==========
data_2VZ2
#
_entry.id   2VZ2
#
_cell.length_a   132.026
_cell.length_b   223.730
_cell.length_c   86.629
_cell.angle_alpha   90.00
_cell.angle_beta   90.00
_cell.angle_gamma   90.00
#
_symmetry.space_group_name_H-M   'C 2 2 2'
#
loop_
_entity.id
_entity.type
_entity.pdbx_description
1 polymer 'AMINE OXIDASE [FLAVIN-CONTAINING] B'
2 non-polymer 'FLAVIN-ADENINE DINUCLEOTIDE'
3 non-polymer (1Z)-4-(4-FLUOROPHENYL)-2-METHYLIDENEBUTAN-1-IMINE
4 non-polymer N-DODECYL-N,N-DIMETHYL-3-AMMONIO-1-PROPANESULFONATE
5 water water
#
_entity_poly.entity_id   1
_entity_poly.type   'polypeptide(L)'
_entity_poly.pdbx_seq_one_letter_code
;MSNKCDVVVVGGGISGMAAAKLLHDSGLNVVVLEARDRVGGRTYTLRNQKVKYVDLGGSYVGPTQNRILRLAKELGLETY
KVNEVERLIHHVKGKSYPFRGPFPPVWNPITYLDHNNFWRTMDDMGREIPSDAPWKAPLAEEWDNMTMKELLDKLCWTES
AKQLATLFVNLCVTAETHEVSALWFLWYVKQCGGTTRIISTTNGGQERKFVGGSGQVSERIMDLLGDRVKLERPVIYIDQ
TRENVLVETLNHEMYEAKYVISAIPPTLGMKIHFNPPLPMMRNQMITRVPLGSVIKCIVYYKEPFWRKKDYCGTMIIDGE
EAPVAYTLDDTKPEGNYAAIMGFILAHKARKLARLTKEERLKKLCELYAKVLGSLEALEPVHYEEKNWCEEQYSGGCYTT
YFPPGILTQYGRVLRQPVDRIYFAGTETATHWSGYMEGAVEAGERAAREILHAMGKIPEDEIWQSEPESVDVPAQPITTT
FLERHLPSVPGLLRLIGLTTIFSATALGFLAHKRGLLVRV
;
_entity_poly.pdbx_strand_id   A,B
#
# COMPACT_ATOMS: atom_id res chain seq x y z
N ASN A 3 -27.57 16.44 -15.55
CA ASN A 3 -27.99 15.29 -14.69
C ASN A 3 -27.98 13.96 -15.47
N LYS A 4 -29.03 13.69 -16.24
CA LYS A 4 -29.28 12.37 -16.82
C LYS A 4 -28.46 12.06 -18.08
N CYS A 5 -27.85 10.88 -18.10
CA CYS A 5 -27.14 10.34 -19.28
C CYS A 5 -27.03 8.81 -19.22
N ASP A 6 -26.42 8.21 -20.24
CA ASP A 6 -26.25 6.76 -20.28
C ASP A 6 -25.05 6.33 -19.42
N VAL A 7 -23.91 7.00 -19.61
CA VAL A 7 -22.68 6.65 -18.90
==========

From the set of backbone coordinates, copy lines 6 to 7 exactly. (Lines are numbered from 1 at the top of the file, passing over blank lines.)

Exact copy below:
_cell.length_b   223.730
_cell.length_c   86.629